When it comes to food and beverage choices, we think we’re making the right decisions when we choose low fat over full fat options or “diet” options compared to the full product. But does it really make a difference? Let’s look at some common food and beverages.

Coke vs Diet Coke

The obvious answer here is neither, water should always be your first choice of fluid and use natural fruit if you wish to improve the flavour. However, everyone wants to know which the lesser of two evils is. The questions should really be: What’s it going to be? A soft drink loaded with sugars OR the chemicals in a diet drink?

To answer the question of the lesser of two evils, let’s start with the basics of the ingredients list and nutrition information of the two:

Ingredients list for Diet Coke:

Carbonated purified water, flavour, colour (caramel 150d), food acid (338, 330), sweeteners (951, 950)*, preservative 221, caffeine

*sweetener 951 is the artificial sweetener Aspartame

*sweetener 950 is the artificial sweetener acesulphame potassium

Ingredients list for Coke:

Carbonated purified water, cane sugar, colour (caramel 150d), food acid 338, flavour, caffeine

Note: Preservative 211 is sodium benzoate which is commonly used to extend the shelf-life of soft drinks, cordials and fruit drinks. It is needed in both sugar-free diet drinks but NOT in the regular Coke as the sugar does the job of preserving the drink without refrigeration.

Nutrition information:

Component Diet Coke

Per 100mL


Per 100mL

Diet Coke

Per 375mL can


Per 375mL can

Energy  (kJ)










Protein, g 0.05 0  0.19 0
 Total Fat, g 0 0  0 0
Saturated fat, g 0 0  0 0
Carbohydrate, g 0.1 10.6 0.38 39.8
Sugars, g 0 10  0 39.8
Dietary Fibre, g 0 0  0 0
Sodium, mg 15 11  56.3 38
Caffeine, mg 12.8 9.7


The pros of regular Coca Cola:

  • If you’re trying to avoid artificial sugar/sweetener substitutes, you won’t find them in regular Coca Cola.

The cons of regular Coca Cola:

  • It’s loaded with added sugars, which when consumed regularly and in high quantities is linked to increased risk of chronic health conditions such as overweight and obesity, type 2 diabetes, high blood pressure, heart disease, some cancers.
  • Contains phosphoric acid (food acid 338), which may contribute to the leaching of calcium from the bones and increase your risk of osteopaenia and osteoporosis.
  • The sugars and phosphoric acid are harmful to your teeth (erodes tooth enamel).

The pros of Diet Coke:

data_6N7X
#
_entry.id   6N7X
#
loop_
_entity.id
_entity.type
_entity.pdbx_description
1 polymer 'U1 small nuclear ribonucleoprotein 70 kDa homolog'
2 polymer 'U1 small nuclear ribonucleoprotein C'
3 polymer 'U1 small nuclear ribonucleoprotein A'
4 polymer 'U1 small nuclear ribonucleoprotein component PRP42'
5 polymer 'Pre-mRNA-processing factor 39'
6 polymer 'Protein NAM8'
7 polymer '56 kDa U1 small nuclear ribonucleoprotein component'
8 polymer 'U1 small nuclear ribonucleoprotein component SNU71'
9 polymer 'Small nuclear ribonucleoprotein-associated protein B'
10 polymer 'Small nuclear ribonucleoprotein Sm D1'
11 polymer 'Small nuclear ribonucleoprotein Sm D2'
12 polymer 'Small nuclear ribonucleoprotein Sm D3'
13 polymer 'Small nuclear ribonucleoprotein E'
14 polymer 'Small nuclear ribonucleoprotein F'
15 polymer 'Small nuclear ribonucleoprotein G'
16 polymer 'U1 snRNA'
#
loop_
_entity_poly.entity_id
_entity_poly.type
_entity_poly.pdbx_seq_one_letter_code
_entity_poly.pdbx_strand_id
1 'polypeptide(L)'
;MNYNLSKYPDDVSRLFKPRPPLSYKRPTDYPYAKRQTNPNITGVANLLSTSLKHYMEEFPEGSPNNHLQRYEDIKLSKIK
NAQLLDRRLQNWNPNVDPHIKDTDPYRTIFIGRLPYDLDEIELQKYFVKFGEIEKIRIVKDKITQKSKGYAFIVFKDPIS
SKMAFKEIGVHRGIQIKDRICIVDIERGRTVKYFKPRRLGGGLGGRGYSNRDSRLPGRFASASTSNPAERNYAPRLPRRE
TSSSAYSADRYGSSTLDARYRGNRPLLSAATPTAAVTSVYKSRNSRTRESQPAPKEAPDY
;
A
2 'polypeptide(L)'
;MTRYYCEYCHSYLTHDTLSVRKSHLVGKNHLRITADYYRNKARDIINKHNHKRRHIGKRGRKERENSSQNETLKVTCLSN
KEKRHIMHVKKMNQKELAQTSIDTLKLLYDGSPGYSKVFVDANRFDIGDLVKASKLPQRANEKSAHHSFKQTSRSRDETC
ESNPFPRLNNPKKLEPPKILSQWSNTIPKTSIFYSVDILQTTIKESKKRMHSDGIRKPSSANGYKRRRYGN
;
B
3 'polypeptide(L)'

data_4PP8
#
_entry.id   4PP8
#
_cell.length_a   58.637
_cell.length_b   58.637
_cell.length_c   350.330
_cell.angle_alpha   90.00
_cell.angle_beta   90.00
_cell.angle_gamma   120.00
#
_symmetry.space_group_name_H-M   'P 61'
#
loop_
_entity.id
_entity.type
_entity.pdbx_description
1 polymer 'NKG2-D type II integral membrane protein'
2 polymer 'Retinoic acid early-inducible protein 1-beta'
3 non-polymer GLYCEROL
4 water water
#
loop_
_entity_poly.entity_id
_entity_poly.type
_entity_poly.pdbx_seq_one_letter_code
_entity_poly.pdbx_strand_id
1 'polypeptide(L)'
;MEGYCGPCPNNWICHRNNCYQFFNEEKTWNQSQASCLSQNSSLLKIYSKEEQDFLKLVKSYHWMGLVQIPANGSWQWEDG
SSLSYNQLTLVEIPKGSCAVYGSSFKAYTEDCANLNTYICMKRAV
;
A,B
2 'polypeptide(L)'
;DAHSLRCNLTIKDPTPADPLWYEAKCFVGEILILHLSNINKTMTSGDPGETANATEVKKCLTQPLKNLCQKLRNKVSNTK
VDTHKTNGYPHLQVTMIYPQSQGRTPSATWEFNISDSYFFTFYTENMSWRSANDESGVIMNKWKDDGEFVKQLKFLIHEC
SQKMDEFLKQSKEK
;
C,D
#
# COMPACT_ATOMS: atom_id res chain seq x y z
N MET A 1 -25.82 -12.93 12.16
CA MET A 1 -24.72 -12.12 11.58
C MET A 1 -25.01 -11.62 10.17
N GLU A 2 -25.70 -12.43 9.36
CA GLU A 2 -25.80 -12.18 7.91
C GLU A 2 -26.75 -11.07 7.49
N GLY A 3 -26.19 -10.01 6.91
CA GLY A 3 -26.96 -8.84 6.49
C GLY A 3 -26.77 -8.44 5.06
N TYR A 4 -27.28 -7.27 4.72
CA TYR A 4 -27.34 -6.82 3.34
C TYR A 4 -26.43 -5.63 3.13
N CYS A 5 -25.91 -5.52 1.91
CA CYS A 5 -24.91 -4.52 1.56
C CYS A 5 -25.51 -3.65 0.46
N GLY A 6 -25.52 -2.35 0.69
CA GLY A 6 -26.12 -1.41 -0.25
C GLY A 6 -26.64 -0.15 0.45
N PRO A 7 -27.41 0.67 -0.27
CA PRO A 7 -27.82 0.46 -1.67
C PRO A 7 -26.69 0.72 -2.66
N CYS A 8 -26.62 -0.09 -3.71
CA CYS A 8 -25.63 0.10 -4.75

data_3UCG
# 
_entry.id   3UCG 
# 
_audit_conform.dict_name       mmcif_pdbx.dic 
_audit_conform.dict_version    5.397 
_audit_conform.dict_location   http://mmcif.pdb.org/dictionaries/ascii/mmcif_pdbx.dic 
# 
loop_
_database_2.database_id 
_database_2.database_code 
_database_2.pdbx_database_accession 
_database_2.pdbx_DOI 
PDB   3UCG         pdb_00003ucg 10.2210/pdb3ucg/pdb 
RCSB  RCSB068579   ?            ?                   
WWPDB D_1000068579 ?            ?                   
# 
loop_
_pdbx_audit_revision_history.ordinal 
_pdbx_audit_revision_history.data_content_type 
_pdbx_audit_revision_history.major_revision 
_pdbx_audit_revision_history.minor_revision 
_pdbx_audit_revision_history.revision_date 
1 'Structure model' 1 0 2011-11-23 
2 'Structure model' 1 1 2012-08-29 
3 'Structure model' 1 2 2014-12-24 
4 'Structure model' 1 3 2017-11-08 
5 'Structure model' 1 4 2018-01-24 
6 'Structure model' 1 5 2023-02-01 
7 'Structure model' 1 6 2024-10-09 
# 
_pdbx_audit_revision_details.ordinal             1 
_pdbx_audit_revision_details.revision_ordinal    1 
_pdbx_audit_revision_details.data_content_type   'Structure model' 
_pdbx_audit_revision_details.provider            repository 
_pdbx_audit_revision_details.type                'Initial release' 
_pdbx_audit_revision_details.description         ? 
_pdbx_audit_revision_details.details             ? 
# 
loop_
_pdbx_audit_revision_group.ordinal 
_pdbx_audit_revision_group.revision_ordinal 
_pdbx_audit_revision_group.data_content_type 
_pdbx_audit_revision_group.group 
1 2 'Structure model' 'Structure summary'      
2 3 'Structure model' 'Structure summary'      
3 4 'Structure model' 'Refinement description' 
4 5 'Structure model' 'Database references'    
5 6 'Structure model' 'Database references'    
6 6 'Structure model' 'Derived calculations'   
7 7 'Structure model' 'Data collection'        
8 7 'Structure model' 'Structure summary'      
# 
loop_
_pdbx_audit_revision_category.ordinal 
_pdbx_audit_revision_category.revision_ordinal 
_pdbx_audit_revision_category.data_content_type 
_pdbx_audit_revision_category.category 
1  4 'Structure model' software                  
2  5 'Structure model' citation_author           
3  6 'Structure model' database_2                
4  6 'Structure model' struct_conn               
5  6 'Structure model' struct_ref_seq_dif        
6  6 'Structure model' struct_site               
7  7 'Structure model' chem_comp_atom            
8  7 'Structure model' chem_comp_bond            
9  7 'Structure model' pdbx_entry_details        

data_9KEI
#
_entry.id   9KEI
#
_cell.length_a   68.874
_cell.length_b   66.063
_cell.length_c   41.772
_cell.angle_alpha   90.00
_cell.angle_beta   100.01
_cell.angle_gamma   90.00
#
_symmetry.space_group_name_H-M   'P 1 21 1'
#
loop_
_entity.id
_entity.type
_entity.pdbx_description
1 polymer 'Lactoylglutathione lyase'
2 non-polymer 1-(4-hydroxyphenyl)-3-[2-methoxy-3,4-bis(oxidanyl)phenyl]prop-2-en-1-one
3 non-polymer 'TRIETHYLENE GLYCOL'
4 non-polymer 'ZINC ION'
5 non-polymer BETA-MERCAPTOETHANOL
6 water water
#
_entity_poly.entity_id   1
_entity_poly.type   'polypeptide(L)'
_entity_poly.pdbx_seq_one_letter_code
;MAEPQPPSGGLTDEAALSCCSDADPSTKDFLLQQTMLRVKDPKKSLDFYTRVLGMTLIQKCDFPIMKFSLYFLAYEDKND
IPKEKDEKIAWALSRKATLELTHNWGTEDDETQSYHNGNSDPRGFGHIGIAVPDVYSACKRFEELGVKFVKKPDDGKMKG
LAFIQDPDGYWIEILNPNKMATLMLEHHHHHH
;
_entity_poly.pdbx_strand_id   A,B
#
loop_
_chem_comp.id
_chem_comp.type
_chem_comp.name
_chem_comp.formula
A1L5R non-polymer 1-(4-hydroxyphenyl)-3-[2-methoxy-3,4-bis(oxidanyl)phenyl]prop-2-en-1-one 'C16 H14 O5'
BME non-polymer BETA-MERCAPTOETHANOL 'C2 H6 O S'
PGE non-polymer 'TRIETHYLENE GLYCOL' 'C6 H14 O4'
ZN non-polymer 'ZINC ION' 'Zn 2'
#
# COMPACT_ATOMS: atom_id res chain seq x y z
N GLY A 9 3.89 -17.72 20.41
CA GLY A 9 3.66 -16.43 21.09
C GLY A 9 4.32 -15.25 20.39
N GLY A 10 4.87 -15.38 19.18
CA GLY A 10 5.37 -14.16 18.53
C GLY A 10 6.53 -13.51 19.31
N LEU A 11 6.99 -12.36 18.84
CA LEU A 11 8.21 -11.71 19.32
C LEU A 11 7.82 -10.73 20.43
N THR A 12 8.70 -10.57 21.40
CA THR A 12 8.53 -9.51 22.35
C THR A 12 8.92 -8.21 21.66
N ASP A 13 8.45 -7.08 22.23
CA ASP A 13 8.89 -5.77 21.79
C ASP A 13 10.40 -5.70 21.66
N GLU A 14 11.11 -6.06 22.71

• A modest saving in sugar intake and kilojoules (calories) compared to regular Coca Cola whilst still retaining the Coke taste.
  • Better suited to people who need to be cautious with their sugar intake for health reasons e.g. type two diabetes, insulin resistance, polycystic ovarian syndrome, metabolic syndrome, insulin resistance
  • If you’re trying to lose weight and/or you’re calorie counting, the zero calories in Diet Coke won’t contribute to your daily intake.

The cons of Diet Coke:

  • Contains a higher content of caffeine than regular Coke, which if consumed in high quantities may increase levels of anxiety, blood pressure and altered gut function.
  • Contains the artificial sweetener, aspartame, which even though has been approved safe for consumption by Australia’s food regulatory body, studies have shown that large and regular consumption of the sweetener may be carcinogenic and increase risk of neurological disorders.
  • Contains phosphoric acid (food acid 338), which may contribute to the leaching of calcium from the bones and increase your risk of osteopaenia and osteoporosis.
  • Although the artificial sweeteners may not affect your blood sugar response, emerging research shows that the brain may not recognise the difference between that and sugar. As a result, with long-term use, your body may physiologically respond the same way as it would you consumed actual sugar.

The verdict?

Had artificial sweeteners been found 100% safe, without any side effects, the answer would be Diet Coke. But, that’s not the case.  It’s hard to say whether diet or regular Coke is better than the other. They both have pros and cons, and they both contain zero nutrition.

If you have to lose weight or want to avoid spikes of sugar (especially important in people with type two diabetes, metabolic syndrome and insulin resistance), Diet Coke is better than standard Coca Cola, which contains 675kJ and 39.8g of sugar in a 375mL can (that equivalent to 8 teaspoons of sugar!!). But like all things, consume them only occasionally or when out in place of alcohol.

However, if you’re within healthy weight and you engage in regular physical activity and are concerned about ingesting artificial sweeteners that may cause potential harm to your health in the long-term then you may be better off choosing the regular Coke.


Full fat milk vs Skim milk

There’s a lot of confusing information out there about whether the fat in full cream milk is good for you or the sugar is bad for us. For decades health experts have told us to go lean and ditch the cream and many of us have taken their advice. But could they be wrong? Let’s look at both type of milks in greater detail:

Dairy Milk

Firstly, when it comes to dairy milks, your choice of milk really depends on your personal preference and mouth feel, as well as desire to consume full-cream or low-fat foods in your diet in general.